I had read that close to the town of Batu Gajah in Perak there is a surviving tin dredge, a colossal industrial relic from the days when Malaysia was the world’s largest tin producer. I drove there recently to take a look.
A tin dredge is like a floating factory. This one, named Tanjung Tualang Dredge No. 5, or TT5, weighs 4,500 tons and is supported by a pontoon of 75 meters in length, 35 meters in width and 3 meters in depth. It was built in England in 1938 by F.W.Payne & Son which, at that time, was a major design engineering company in bucketline dredges.
Tin dredges work by scooping up bucket loads of tin-bearing soil at the front end, which then passes through an oscillating drum and a system of jigs and screens to extract the tin, before spewing out the waste material at the rear end through a number of chutes.
This dredge was built for the Southern Malayan Tin Dredging Ltd, a company formed in 1926 which operated a further 5 dredges in the Batu Gajah and Tanjung Tualang area. TT5 was in operation for 44 years until 1982 by which time the Malaysian tin industry was in rapid decline due to a combination of exhausted tin deposits, low tin prices and high operating costs.
Since 1982 the dredge has fallen on hard times. All the other dredges in the area were disposed of long ago and this last remaining example was in danger of being of being sold off for its high scrap metal value until heritage-loving individuals launched a “Save the Dredge” campaign. The dredge is currently owned by the Perak State Government so there is a chance it will be preserved. A visitor car park has been created (sadly mine was the only car in it) and there is a miniscule museum providing some information on tin mining and you have to pay a small fee to get up close. Workmen were doing some maintenance during my visit ( a good sign perhaps?) so I was unable to go inside the dredge.
All the tin mining and dredging activity which took place for over a hundred years has left behind a pockmarked landscape running for hundreds of miles down the length of Peninsular Malaysia. But the scars have filled with water and cleaned up quite well and now serve new roles as fishing ponds, wetlands, water features for housing developments and so on.
The lady collecting the entrance fee said that this is the last tin dredge in existence in Malaysia. That may not be entirely accurate as I have heard there is another near Paya Indah, Dengkil, albeit a newer model, but that too might be sold off to Australia shortly.
If you are interested in seeing this important piece of Malaysia’s industrial heritage you had better visit Tanjung Tualang soon while you still can.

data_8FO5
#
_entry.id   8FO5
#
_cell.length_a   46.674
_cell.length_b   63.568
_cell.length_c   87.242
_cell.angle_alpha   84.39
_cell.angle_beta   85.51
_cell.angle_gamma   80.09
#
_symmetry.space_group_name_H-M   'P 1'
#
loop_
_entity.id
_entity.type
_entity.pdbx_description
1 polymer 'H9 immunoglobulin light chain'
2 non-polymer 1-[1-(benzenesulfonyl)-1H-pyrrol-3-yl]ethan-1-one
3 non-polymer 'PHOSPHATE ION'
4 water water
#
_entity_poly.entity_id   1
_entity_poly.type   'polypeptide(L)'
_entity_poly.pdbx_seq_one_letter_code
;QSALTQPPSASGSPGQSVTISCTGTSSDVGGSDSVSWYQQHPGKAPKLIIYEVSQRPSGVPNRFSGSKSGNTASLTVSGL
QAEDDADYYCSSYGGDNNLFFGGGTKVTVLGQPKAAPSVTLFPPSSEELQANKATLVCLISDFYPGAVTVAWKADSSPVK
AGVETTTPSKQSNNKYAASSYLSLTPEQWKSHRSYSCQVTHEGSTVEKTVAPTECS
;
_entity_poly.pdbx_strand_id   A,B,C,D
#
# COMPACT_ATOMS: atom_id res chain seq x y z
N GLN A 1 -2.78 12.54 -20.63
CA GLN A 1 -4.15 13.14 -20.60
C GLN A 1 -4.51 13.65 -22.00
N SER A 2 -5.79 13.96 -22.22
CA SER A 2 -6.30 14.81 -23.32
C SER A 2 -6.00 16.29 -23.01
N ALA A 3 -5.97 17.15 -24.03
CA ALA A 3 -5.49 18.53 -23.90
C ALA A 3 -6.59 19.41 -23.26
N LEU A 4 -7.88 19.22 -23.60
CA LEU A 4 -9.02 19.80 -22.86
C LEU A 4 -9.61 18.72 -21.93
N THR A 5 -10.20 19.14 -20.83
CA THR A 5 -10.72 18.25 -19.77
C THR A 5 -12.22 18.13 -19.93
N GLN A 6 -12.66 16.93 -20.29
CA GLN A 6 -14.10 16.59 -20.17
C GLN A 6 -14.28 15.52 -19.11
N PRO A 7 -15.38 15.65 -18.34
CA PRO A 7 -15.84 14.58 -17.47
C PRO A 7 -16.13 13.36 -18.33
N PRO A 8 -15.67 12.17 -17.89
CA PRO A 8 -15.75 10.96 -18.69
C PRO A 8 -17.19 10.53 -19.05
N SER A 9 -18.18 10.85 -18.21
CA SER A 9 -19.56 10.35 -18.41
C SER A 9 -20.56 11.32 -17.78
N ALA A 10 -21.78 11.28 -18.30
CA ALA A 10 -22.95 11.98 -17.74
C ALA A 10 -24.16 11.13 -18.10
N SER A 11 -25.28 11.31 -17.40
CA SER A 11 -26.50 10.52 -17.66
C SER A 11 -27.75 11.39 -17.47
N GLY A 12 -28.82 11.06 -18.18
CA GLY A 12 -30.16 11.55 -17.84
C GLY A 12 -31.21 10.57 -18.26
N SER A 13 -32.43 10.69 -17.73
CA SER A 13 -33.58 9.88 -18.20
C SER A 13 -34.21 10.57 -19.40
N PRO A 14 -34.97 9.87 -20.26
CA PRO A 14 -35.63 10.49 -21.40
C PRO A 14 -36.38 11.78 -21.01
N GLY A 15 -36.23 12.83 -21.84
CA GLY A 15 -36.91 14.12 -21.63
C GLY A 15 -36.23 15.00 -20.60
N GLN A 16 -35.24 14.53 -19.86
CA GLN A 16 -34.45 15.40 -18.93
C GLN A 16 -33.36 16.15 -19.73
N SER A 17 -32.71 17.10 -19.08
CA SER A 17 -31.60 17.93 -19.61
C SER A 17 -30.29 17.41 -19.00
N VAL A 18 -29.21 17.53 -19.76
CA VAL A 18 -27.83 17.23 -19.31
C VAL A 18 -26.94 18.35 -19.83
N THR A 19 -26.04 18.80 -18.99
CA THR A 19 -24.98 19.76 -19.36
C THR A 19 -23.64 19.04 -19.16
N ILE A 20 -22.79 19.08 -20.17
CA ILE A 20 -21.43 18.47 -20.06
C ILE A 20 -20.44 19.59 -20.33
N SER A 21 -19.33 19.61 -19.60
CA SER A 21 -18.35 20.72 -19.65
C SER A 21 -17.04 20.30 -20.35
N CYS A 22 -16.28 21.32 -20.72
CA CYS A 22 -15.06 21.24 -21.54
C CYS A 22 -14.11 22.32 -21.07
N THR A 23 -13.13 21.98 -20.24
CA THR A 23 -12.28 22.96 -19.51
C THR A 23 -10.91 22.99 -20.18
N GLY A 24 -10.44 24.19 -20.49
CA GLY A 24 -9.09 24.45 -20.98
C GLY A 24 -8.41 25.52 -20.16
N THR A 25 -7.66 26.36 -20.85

14 thoughts on “The Tanjung Tualang Tin Dredge”
I remember seeing these behemoths when I was growing up in Malaysia. Nostalgic – certainly the made in England bit.
Paya Indah, Dengkil,had no such thing..i been there is just purely wetland..
The one in paya indah is called d9, owned by petaling tin
Thanks for that additional information.
Nice pictures , good memories , longlive those dreges !
Just visited the dredge in Tg Tualang on 24/4/13. It’s a pity the dredge has not by now being promoted as a tourist destination for I find it rather interesting. Quite a masterpiece it is.
Thanks for the update. Glad to hear it is still going.
i am planning to go tomorrow. is it still around? I was trying to call the number but couldn’t get through
As far as I know it is still there.
No-one being allowed into the dredge because of work (maintenance or other) going on, seems to be a standard excuse with this dredge. I visited in 2015 and again last month and both times I was told sorry, you can’t go in, same old excuse. During my latest visit a tour bus arrived and about 40 visitors were prompty ushered in, so I asked and was told, oh, a government official tour. Huh!
I should have joined them and tagged along…
The site seems to be operated half-heartedly (to be fair the admission fee is very low and staff were friendly and helpful with the limited information they knew).
Getting out to Batu Gajah and beyond to the dredge is an expedition in itself and one has to go by car. Which may explain the limited interest in it. That, or maybe only retired tin mining engineers ever bother to visit.
Whatever, I didn’t get inside and only got to walk around it and of course take pictures. Take a wide-angle lens with you, it’s a mammoth of a thing.
Disappointing that you weren’t allowed into the dredge during you visit last month. I was assured a while ago by the operators that the dredge is now fully open to the public and I updated my Malaysia Traveller page accordingly:
Still, I’m not surprised. I’ve been 3 times and never yet seen inside.
i’m seing this dredge since small, but just 2 days ago managed to go inside with tourist guide.
i just love it.
That’s good. I still haven’t seen inside. Hopefully on my next trip.